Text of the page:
Not too long ago, Namratha Meda, MD, (PGY-3, Internal Medicine) embarked on a 13-day long trek across the Himalayas to the basecamp of Mt. Kangchenjunga, the third highest peak in the world. This incredible accomplishment – and the positive attitude it required – is indicative of the determination, dedication, and joy that Dr. Meda brings to MedStar Health.
Dr. Meda grew up in Bengaluru, India, where her physician father saw patients in a clinic attached to their home. “My physiology lessons started even before medical school, and I got to a point where I couldn’t imagine doing anything else,” Dr. Meda said. After watching the impact her father made on his patients, internal medicine was a natural choice for Dr. Meda.
“It gives you a change to identify and address health before a person is truly sick, in terms of encouraging a healthy lifestyle. That’s where health begins,” she explained.
Dr. Meda’s willingness to take on new opportunities has led to her service as a resident representative on the Graduate Medical Education Committee (GMEC). She calls this role “one of the most important things that [she’s] been a part of in residency.” As a GMEC representative, she works with others on the committee, including Dr. Qingwen (Wen) Kawaji, to troubleshoot problems and streamline processes to make life easier for residents and fellows.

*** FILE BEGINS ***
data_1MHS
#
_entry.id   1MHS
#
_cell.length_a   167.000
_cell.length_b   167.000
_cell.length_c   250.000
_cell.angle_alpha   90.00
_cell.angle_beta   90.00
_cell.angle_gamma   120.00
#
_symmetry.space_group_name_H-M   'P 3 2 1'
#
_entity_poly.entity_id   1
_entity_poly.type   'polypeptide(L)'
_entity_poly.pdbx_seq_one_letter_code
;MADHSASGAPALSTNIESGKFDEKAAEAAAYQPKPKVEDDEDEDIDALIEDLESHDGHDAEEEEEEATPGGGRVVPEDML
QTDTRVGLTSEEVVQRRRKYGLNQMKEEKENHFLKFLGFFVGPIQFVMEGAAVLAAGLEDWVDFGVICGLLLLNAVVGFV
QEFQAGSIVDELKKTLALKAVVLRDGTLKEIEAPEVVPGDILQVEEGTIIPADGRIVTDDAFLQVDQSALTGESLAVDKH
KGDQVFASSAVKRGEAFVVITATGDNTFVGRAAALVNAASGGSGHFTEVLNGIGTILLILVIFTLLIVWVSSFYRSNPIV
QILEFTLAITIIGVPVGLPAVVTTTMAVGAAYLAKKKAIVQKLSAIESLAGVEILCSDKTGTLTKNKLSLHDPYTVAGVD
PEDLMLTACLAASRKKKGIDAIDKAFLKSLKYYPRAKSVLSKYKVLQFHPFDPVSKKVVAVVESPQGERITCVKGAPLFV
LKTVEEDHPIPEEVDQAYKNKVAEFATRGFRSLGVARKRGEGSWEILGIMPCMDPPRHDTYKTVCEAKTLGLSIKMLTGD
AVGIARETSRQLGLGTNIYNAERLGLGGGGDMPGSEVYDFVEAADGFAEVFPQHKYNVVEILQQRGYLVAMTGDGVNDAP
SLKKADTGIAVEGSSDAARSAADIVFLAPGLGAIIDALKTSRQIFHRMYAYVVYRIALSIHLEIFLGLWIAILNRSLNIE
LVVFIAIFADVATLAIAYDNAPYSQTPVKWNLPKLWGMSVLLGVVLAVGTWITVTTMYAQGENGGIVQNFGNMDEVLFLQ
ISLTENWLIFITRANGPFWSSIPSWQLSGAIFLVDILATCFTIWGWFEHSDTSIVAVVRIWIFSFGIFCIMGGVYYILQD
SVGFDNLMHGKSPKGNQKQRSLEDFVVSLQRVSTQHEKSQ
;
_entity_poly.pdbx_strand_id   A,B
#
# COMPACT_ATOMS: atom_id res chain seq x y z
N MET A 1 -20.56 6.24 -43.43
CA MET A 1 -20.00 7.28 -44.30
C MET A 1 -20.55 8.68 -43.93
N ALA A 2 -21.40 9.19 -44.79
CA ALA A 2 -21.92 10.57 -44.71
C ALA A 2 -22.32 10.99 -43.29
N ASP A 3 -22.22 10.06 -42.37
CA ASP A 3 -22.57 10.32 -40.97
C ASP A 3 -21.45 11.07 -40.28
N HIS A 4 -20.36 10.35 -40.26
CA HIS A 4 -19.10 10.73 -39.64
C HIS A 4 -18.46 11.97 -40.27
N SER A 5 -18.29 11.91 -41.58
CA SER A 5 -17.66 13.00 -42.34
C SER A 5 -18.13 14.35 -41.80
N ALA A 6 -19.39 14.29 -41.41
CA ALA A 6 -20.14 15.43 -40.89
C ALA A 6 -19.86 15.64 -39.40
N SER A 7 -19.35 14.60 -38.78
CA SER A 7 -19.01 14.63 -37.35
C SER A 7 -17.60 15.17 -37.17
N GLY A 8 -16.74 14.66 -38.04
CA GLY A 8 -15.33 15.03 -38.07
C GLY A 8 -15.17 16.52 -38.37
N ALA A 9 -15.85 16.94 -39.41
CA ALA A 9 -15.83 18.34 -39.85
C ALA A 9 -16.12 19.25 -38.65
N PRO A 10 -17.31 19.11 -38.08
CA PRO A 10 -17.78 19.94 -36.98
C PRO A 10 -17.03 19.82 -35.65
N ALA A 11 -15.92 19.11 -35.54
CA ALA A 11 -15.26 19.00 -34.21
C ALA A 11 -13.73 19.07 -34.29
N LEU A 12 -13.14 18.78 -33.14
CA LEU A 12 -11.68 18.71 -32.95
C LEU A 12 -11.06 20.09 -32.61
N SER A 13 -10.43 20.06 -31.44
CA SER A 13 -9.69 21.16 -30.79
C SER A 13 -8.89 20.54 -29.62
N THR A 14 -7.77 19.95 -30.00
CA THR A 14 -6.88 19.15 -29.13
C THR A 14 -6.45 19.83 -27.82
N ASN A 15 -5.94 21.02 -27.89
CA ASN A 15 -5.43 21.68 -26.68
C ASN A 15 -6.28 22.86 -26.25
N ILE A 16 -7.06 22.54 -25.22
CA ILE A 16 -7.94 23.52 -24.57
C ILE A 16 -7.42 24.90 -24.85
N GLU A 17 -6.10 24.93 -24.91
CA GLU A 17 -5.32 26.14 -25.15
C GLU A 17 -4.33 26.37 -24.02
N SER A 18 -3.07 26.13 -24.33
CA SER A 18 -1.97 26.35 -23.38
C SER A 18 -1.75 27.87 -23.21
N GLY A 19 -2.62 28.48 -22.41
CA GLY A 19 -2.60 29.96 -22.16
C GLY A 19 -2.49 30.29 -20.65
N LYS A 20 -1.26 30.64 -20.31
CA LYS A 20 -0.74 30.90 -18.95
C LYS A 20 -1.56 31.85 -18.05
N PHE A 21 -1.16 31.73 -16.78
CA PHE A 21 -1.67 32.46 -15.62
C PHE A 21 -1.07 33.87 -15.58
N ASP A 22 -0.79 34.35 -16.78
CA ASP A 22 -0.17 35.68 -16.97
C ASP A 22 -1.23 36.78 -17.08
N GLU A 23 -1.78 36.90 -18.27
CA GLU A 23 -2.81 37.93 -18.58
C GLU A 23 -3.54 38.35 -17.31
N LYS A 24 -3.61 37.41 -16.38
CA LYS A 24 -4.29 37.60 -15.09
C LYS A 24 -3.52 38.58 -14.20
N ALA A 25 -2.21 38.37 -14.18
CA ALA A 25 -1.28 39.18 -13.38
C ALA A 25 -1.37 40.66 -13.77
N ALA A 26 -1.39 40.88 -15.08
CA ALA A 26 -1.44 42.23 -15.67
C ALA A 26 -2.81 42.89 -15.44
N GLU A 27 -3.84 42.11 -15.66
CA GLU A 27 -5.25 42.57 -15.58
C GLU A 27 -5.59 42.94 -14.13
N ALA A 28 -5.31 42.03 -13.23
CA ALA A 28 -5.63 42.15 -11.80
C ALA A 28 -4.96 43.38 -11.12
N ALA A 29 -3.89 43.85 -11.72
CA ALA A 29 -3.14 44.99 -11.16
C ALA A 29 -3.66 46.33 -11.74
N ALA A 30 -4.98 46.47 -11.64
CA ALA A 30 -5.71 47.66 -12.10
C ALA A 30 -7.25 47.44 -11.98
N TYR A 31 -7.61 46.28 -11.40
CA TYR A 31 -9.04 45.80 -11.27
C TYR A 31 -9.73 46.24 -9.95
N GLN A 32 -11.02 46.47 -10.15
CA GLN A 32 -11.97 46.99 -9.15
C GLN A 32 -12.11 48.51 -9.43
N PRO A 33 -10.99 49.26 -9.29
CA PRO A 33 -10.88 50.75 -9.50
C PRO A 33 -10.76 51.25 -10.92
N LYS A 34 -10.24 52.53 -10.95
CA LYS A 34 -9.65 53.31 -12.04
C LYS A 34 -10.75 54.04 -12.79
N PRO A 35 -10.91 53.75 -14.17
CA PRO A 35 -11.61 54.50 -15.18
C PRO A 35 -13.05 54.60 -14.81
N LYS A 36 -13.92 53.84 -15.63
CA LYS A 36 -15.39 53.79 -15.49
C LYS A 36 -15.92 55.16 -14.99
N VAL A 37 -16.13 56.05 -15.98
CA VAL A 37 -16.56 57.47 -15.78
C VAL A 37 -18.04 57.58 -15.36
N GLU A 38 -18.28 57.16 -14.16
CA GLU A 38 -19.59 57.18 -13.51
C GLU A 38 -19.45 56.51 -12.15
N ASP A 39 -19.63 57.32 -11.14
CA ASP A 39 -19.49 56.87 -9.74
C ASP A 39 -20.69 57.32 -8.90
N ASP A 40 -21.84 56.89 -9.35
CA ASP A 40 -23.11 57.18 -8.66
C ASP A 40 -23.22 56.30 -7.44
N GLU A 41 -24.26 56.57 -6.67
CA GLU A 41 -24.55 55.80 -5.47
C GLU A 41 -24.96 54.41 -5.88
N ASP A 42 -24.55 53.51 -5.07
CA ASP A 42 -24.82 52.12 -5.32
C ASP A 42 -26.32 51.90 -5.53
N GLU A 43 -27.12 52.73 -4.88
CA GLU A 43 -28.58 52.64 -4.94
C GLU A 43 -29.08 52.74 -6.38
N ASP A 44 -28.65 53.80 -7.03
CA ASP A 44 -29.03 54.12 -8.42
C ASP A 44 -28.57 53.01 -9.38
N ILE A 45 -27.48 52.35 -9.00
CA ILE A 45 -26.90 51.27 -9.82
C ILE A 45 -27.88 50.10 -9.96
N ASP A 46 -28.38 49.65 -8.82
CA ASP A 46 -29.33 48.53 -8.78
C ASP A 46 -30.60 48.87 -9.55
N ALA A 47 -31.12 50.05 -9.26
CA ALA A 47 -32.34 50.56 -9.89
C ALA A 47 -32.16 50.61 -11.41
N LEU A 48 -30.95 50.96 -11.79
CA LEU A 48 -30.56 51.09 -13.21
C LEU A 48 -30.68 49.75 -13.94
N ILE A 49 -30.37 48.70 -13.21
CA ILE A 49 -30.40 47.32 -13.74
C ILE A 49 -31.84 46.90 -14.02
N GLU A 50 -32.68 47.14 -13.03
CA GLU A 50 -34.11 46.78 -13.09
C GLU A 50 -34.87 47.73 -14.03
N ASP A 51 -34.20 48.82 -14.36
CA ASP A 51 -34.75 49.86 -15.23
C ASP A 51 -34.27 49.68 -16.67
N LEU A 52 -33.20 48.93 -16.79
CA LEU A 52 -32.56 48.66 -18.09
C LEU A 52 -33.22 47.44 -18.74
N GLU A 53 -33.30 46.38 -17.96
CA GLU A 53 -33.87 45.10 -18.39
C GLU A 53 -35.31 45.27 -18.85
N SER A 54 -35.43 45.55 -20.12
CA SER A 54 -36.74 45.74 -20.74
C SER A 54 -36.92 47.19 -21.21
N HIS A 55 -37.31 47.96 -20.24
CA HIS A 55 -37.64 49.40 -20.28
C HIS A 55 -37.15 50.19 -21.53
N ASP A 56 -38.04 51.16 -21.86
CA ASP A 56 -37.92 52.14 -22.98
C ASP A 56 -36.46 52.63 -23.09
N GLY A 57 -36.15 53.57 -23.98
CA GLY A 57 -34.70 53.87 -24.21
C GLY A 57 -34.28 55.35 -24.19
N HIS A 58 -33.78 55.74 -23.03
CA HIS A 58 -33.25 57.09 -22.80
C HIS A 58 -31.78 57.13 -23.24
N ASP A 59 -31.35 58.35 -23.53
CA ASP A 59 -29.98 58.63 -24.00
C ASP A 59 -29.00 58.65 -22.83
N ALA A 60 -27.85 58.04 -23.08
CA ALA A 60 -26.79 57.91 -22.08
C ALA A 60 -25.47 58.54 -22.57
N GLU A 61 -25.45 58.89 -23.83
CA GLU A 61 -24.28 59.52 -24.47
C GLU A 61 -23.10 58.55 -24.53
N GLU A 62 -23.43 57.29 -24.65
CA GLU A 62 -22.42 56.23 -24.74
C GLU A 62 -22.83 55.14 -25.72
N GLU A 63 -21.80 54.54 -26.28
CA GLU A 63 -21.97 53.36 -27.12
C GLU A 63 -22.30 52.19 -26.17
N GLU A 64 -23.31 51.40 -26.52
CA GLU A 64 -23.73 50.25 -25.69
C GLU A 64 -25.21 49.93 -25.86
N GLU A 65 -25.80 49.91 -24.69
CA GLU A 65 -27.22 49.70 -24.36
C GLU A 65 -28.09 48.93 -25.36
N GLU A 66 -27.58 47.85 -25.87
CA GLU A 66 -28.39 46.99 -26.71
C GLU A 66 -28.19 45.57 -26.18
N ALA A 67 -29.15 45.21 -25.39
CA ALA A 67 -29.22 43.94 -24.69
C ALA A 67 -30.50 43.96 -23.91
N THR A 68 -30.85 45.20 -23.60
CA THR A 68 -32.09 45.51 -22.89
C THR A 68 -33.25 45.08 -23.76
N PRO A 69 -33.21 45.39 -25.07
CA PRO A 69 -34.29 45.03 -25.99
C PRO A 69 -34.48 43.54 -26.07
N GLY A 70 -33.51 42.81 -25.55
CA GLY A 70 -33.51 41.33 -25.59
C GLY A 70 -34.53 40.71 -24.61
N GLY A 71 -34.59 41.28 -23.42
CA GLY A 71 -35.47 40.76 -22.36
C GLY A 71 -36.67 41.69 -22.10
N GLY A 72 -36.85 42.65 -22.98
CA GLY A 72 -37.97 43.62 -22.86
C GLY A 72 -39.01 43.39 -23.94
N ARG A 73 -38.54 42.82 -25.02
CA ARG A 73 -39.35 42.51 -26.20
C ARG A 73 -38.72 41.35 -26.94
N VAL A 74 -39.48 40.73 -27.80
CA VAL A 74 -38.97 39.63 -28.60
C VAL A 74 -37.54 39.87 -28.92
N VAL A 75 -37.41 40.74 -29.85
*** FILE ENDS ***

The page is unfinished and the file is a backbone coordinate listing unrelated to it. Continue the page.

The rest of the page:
“We’re trusted with the residents’ concerns to create a conducive environment for learning, education, patient care, and just resident and physician wellbeing,” she said.
“Our voices matter. They’re certainly heard,” Dr. Meda continued. She encourages resident and fellows to provide input, whether it’s through peer-to-peer listening sessions or the anonymous Google form. “What is not measured cannot be improved, and the only way we can measure it is for them to believe that what they’re telling us is truly heard and to give us more and more feedback.”
She’s had the opportunity to work on several initiatives with the GMEC, from helping increase healthier options in the cafeteria and improving food access, to providing input on a pay raise for residents. “That’s a very valuable way of showing us that we matter, and that the work that we do matters,” she said.
Throughout her career, Dr. Meda has also learned that a willingness to learn is key to success in medicine. “It’s ok to say, ‘I don’t know.’ That opens a huge door of opportunities and learning,” she said.
When Dr. Meda is not practicing medicine or embarking on global expeditions, she is calling back home to Bengaluru to FaceTime with her Husky, Maya, and her family, or practicing the Indian classical dance form Bharatanatyam, an intricate balance between footwork and rhythmic patterns and music.